Kershaw was recognized for his charity work by being honored with the Roberto Clemente Award in 2012, the top humanitarian honor bestowed by Major League Baseball.In 2013, he received the Branch Rickey Award in recognition of outstanding community service, presented by the Rotary Club of Denver.
you still had to get 27 outs, but you had to pitch to 28 batters, instead of 27.
but I got what you are were saying.
An error away from a perfecto. 15Ks.
Hanley Ramierez joins Juan Uribe in fouling up a perfect game.
I know you get it, but what I am saying is the pitcher got 28 outs. The fielders gave one back.
That’s the tough thing about no-hitters, a lot of luck is usually involved. A great play made, or a bad play, or a line drive right at someone, or a bad call (in Detroit) or a tweener can determine whether you have a no-hitter or not. About all you can say is if you pitch a lot of great games over the course of a career, you hope that the luck is with you for one of them so that you get the no-hitter.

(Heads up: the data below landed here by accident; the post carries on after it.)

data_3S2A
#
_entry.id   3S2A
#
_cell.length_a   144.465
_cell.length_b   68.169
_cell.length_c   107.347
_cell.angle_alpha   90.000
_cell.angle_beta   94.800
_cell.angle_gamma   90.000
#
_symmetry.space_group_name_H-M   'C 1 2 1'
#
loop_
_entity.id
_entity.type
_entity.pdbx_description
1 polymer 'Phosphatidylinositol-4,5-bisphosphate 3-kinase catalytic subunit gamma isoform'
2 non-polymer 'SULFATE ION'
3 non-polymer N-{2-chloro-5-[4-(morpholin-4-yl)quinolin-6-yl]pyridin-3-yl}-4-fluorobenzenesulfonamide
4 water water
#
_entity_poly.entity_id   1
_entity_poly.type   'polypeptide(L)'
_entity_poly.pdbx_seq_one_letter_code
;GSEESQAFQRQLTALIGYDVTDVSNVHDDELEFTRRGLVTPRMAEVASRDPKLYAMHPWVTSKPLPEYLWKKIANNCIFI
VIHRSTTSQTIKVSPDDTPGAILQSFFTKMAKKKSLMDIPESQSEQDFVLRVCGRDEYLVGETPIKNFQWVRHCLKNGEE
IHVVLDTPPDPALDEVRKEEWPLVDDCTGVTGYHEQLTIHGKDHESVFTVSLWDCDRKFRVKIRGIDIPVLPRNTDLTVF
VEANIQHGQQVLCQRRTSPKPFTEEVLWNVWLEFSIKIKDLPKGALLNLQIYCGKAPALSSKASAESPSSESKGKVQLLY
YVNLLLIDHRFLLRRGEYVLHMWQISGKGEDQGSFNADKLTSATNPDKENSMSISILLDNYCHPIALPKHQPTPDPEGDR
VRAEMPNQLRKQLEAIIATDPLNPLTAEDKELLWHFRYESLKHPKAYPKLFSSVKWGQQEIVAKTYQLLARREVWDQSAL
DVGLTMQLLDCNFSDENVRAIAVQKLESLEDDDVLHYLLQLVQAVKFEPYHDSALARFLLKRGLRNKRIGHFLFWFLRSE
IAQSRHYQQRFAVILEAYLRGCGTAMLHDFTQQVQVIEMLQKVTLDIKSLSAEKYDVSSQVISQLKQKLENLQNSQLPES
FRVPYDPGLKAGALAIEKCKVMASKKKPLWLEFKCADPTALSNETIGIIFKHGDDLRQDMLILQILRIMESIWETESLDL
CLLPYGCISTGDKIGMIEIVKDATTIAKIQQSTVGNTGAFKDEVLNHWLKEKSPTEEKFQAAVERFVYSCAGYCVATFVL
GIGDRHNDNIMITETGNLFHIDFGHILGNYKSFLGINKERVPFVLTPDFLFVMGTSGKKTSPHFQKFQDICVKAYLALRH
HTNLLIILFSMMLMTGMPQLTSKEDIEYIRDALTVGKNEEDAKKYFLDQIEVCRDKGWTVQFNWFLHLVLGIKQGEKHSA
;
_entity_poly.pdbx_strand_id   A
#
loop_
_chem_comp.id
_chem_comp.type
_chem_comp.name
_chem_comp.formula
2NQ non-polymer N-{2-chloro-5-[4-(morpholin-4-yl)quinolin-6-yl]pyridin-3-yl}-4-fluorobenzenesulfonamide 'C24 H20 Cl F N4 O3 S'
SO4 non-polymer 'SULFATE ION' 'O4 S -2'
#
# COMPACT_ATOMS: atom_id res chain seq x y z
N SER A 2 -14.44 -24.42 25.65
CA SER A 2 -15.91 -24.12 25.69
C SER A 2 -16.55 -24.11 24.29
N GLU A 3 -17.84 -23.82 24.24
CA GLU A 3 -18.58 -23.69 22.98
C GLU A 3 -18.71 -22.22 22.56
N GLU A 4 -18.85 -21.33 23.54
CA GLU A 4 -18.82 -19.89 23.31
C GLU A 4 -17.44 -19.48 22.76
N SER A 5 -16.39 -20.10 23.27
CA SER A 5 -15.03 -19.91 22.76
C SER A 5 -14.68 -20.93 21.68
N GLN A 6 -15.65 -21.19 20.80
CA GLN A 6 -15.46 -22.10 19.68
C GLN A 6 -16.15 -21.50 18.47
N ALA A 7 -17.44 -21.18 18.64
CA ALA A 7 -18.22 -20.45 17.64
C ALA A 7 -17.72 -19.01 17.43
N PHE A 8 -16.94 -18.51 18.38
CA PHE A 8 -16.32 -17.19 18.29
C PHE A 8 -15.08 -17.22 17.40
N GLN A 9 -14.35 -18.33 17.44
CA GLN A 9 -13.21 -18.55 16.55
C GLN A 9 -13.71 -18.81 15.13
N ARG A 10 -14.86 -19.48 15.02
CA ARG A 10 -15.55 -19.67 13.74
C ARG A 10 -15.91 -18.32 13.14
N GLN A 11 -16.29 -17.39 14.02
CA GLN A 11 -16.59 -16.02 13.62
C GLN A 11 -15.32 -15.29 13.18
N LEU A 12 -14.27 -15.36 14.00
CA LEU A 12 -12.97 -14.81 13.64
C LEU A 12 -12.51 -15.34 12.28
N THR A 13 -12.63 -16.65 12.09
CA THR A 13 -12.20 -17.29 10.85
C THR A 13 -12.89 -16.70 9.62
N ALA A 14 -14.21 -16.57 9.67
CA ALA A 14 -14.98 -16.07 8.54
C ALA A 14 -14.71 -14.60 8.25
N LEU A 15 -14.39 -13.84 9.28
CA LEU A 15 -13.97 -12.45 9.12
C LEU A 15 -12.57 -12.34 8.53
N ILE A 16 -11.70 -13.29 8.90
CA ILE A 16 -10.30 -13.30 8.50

But let’s say someone makes an unusually spectacular play in the field to rob someone of a sure hit. Should that count against the perfect game?
It would be impossible to distinguish that situation. You’d have to come up with another category—”shoulda been a hit.” Very subjective. As I said, that’s why no-hitters involve a whole lot of luck, and not getting a no-hitter often involves a lot of bad luck. But it could be an objective standard to award a perfect game to a pitcher who gets everyone out, and one of his fielders makes an error. However, I am not about to try to change baseball tradition for this one anomaly. I’m just sayin’.
Understood and it’s too bad it depends on what a fielder might do but perfect is perfect. Nobody may reach base. Just strike everybody out. lol But then you’re still relyin on the catcher not screwin things up.
in the bottom of the 6th
H Ramirez fouled out to right. LA leads 8-0
stays in game. error on first hitter on the 7th.
top of 8th:
C Triunfel at shortstop.
Hanley is nursing an injury .... Mattingly brain freeze.
You’re thinking too much...
Disclaimer: Opinions posted on Free Republic are those of the individual posters and do not necessarily represent the opinion of Free Republic or its management. All materials posted herein are protected by copyright law and the exemption for fair use of copyrighted works.